By Mike Dunn
PHILADELPHIA (CBS) — Philadelphia Mayor Michael Nutter is defending his record in the wake of a published report that found he has fared worse than previous mayors in going after tax deadbeats.READ MORE: EXCLUSIVE: Body Of Missing 26-Year-Old Casey Johnston Recovered, Believed To Have Been Killed In Crash, Authorities Say
The Philadelphia Inquirer reported that since 1980, the three single-worst years for tax collection in Philadelphia came during Nutter’s first term. And the report says the city’s tax collection rate of 85-percent is a full 10 points below 20 other big cities.
Nutter blames the recession, and a neglected tax collection process that predates his administration.READ MORE: Man Cleaning Gun, Shoots And Kills 22-Year-Old Girlfriend In Bustleton, Philadelphia Police Say
“This is an accumulation of decades of delinquency, of bad policy, of lack of investment in software and hardware and human capital which we are reversing.”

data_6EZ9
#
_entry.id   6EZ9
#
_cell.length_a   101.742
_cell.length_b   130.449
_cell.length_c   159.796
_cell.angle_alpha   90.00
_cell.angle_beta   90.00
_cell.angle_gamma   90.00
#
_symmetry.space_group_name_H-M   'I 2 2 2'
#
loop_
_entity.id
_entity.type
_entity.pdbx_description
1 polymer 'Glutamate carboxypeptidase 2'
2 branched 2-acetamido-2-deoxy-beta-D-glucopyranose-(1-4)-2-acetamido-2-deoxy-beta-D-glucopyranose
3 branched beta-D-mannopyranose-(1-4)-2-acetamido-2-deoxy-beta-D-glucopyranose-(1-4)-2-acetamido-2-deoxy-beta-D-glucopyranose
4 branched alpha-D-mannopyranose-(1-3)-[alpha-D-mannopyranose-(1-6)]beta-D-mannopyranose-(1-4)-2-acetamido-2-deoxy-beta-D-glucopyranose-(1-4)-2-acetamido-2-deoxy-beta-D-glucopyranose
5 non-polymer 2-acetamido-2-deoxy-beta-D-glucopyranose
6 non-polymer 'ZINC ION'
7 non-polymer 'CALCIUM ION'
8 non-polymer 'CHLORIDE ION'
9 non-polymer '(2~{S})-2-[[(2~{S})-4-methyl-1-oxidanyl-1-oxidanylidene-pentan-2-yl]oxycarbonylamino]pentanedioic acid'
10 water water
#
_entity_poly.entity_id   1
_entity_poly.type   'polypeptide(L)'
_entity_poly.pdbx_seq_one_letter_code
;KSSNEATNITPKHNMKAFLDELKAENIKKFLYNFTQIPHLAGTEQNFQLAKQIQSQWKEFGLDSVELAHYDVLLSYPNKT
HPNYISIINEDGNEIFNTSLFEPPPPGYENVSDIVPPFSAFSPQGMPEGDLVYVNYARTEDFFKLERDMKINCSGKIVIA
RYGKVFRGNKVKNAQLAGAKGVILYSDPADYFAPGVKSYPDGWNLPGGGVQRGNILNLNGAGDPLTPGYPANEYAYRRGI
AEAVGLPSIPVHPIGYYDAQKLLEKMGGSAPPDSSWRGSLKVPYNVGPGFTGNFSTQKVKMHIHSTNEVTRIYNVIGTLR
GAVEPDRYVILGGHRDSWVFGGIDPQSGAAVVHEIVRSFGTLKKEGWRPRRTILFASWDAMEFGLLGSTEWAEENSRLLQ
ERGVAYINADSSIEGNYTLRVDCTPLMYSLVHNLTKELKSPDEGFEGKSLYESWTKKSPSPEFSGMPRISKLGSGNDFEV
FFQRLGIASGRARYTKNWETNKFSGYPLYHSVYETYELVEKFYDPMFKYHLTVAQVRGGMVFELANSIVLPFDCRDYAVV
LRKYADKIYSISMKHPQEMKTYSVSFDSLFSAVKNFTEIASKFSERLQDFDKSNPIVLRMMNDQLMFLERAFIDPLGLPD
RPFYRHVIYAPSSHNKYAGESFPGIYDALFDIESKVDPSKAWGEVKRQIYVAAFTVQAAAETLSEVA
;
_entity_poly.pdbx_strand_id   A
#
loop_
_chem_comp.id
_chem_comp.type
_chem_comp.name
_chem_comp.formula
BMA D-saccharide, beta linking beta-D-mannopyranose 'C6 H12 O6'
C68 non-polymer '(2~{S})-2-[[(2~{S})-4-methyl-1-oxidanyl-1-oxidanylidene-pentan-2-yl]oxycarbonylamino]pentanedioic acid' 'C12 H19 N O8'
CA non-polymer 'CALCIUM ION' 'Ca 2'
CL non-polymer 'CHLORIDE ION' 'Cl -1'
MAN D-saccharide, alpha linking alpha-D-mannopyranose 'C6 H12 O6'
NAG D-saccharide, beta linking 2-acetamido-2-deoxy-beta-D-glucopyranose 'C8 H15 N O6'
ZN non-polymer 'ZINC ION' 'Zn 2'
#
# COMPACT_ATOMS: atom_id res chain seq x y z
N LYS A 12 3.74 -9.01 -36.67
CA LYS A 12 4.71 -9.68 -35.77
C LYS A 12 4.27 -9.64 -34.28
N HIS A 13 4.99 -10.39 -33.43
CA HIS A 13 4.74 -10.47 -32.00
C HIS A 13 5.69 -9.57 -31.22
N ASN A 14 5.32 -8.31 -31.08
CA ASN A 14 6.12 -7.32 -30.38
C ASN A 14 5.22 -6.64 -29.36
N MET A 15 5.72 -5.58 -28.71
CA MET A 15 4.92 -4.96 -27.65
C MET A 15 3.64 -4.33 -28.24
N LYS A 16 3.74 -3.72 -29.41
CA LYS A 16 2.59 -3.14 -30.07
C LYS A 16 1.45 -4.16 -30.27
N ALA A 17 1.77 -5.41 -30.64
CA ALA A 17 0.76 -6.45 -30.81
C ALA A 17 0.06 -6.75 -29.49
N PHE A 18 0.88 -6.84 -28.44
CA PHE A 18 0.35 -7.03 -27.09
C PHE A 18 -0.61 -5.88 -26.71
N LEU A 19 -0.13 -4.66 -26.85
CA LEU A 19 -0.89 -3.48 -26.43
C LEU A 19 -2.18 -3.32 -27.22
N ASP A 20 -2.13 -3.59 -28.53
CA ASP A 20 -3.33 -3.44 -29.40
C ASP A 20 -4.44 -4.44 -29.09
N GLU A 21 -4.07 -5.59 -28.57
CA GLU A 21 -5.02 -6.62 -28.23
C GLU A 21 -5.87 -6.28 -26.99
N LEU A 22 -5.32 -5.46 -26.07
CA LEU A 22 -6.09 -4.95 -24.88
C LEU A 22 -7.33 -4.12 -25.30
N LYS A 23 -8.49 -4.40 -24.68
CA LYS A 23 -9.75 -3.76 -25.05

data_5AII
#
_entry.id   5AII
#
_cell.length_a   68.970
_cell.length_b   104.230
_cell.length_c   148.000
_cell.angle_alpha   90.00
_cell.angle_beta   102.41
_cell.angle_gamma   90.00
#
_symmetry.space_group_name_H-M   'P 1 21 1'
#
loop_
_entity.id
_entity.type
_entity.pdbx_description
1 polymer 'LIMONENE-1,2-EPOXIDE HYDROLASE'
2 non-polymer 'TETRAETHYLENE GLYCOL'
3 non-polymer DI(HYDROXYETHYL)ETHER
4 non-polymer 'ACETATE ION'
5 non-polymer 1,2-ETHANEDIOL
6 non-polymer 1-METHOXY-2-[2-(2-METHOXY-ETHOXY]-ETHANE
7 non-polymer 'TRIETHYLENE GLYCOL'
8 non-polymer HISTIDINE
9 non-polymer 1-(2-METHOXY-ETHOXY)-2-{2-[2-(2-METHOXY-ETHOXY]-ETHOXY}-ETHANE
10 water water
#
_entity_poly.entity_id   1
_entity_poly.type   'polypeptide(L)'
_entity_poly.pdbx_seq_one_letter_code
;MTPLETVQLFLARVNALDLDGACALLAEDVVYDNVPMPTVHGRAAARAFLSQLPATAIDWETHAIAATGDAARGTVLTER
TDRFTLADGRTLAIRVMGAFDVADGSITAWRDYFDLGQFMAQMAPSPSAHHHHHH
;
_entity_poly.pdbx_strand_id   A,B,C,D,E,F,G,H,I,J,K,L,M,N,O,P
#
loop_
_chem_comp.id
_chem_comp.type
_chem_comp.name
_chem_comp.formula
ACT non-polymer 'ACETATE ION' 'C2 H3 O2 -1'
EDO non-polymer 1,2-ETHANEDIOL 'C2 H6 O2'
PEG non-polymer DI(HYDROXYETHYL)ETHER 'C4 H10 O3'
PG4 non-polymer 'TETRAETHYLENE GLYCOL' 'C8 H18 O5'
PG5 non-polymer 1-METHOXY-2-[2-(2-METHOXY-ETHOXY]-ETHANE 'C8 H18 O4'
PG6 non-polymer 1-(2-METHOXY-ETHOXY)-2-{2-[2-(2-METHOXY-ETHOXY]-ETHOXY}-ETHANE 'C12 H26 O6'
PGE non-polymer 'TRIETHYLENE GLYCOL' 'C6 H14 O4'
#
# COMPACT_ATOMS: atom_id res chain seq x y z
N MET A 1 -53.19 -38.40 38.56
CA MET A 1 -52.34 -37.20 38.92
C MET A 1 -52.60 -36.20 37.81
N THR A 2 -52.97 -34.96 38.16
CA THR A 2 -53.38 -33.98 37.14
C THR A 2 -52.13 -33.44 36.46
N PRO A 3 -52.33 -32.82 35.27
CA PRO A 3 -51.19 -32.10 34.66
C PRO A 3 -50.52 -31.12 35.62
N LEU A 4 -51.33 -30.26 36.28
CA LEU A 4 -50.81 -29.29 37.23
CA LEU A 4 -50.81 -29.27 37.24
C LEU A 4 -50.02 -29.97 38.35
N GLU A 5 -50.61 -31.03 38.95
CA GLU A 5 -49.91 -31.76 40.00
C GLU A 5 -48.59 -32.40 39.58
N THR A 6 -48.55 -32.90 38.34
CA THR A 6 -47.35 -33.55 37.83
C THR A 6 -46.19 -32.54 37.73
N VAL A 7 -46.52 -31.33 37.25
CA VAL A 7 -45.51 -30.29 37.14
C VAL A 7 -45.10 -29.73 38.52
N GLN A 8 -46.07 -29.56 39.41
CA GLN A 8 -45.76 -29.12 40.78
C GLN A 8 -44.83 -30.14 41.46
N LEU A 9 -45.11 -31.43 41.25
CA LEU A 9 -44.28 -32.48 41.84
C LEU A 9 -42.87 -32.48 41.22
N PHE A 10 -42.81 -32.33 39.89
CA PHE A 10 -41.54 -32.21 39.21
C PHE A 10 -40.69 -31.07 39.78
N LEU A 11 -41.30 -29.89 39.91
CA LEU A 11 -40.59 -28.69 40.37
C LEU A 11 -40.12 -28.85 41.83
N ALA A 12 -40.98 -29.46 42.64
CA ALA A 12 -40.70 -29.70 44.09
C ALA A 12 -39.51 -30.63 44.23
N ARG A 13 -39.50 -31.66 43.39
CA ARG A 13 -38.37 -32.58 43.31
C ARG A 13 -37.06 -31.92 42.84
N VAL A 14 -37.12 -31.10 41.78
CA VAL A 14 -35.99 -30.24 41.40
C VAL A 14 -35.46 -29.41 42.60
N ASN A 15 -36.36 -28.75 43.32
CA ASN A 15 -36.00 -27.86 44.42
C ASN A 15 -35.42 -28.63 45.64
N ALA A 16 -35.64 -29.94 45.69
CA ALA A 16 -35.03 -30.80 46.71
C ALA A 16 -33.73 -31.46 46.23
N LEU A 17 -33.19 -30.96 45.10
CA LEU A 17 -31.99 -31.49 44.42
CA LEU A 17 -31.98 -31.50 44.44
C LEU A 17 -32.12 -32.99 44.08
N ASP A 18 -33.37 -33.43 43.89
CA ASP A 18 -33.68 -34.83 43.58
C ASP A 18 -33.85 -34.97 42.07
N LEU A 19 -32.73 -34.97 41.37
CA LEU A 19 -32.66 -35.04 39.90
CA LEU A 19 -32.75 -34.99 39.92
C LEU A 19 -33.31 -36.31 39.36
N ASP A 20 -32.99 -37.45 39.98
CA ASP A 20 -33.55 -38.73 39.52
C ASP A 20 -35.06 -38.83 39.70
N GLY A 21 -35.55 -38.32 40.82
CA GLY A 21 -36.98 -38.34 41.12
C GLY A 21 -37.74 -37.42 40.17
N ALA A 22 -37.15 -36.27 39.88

Nutter vows to raise the collection rate to above 90-percent. The issue of tax deadbeats has become more prominent as Nutter pushes for a new property assessment system dubbed “AVI.”MORE NEWS: Colts' Carson Wentz Choosing Rest, Rehab For Foot Injury, Remains Out Indefinitely
The mayor last month announced that the city will spend $25-million for a new computer system to track deadbeats, and to analyze who should be targeted for collection efforts, as well as $15- million to staff a new call center.